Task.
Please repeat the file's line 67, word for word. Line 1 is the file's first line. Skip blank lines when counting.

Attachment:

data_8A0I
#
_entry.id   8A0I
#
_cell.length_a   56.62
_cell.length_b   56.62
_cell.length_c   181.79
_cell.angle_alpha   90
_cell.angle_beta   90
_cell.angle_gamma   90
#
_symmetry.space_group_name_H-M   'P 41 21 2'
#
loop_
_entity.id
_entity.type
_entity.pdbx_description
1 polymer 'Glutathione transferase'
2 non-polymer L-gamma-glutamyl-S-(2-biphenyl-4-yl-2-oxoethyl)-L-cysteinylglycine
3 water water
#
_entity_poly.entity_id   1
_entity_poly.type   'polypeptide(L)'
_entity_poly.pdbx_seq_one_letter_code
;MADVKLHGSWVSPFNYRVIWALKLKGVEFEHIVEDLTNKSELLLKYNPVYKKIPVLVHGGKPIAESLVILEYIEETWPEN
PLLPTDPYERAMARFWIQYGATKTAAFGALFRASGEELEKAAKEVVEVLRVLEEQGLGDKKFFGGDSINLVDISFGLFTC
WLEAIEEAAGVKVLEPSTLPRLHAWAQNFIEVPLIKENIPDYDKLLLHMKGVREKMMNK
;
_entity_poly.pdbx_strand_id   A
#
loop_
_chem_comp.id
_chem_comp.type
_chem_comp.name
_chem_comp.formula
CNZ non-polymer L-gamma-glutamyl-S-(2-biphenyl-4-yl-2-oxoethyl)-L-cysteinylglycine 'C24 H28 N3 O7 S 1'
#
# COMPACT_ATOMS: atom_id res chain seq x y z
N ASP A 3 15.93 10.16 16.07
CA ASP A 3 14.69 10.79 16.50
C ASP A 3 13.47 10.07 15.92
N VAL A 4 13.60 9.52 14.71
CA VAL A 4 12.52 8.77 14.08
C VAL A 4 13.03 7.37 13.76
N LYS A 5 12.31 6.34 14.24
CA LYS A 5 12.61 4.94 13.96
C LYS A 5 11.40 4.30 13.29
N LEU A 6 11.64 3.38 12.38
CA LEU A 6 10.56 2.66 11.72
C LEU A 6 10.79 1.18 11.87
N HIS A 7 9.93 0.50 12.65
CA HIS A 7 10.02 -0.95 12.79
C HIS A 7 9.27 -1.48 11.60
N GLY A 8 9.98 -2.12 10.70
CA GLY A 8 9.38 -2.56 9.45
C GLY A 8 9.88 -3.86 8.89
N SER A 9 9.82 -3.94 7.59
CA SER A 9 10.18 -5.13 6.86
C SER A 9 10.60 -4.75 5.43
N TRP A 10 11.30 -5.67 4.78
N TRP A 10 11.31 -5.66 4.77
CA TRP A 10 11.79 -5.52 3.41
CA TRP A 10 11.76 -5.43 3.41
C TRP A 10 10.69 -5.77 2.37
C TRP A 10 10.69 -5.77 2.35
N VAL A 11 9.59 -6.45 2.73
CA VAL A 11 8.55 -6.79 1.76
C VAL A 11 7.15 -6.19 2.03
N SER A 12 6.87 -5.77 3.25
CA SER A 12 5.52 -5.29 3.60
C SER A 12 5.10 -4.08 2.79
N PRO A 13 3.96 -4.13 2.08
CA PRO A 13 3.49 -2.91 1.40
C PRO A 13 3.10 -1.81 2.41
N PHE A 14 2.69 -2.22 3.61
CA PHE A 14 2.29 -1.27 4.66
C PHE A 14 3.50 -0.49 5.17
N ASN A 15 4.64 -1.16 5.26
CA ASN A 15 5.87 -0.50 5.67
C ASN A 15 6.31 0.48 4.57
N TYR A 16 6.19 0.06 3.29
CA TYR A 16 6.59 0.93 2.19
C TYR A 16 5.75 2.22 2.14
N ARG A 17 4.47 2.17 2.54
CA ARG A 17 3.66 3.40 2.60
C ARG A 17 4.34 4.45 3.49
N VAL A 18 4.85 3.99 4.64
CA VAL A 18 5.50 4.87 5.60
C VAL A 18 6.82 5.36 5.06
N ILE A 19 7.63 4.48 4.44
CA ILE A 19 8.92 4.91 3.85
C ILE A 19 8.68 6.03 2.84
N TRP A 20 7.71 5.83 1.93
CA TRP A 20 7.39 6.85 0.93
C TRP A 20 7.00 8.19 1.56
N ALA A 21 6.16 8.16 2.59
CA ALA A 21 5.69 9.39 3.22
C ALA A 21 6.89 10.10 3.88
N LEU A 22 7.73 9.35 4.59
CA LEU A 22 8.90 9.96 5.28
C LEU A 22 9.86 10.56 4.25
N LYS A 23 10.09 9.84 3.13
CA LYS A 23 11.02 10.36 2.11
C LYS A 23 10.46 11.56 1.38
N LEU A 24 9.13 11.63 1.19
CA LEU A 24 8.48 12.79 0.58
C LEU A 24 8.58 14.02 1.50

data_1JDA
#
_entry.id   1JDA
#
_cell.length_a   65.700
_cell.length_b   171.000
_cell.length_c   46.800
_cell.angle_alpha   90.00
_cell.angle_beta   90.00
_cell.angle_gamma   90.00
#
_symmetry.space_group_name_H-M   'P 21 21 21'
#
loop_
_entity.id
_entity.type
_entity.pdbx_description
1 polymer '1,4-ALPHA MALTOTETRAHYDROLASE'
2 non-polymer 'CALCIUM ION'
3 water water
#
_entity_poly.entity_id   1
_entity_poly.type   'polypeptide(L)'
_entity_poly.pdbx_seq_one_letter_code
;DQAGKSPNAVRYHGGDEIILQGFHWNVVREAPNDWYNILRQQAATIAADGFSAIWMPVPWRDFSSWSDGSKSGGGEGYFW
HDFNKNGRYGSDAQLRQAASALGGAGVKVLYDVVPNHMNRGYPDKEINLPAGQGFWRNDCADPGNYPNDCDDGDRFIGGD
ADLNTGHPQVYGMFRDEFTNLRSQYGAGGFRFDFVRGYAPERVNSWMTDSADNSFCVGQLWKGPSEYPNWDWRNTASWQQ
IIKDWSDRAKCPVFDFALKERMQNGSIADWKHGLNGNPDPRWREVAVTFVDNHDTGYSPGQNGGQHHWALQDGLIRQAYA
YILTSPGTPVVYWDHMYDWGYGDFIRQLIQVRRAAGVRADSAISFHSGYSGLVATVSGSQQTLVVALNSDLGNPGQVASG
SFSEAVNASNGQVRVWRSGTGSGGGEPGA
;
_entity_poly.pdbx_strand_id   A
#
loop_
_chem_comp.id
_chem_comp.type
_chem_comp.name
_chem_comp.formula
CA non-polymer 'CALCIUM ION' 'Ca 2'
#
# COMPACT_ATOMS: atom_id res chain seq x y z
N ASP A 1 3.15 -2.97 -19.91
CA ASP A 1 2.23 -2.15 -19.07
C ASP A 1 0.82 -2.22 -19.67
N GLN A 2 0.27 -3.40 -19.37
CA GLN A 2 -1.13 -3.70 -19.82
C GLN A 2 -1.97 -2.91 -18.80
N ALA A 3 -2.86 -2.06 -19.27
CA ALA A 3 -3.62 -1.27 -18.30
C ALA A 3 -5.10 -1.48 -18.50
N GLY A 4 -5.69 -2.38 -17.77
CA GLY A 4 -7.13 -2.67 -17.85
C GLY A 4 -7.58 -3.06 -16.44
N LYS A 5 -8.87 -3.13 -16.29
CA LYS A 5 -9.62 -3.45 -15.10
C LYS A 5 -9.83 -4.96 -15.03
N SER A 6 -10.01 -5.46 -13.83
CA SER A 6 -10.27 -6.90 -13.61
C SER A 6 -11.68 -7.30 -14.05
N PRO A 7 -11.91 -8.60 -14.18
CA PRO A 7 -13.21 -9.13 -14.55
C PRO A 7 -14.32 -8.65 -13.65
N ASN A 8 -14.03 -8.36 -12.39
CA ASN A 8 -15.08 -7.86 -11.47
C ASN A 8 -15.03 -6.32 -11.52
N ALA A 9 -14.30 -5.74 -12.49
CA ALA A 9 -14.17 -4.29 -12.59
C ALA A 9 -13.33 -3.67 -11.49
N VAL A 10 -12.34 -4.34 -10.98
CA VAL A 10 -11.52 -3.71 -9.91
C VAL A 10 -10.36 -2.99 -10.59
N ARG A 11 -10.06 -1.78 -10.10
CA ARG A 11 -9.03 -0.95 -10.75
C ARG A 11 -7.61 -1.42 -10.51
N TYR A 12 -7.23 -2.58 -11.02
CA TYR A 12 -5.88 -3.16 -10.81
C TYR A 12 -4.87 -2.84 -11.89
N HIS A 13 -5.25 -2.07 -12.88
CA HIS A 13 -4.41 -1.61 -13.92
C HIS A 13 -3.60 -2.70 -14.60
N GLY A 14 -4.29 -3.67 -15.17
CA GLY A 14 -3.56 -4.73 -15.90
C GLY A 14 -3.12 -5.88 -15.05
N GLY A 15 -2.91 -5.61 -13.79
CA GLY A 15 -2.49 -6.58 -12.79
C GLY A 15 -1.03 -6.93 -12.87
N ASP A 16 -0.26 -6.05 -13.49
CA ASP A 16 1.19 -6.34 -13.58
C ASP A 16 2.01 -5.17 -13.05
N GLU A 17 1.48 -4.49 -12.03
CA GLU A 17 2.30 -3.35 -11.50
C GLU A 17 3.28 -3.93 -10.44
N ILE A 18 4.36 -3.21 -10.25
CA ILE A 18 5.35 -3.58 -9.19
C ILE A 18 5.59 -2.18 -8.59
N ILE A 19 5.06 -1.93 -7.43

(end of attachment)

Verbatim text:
CA VAL A 11 8.55 -6.79 1.76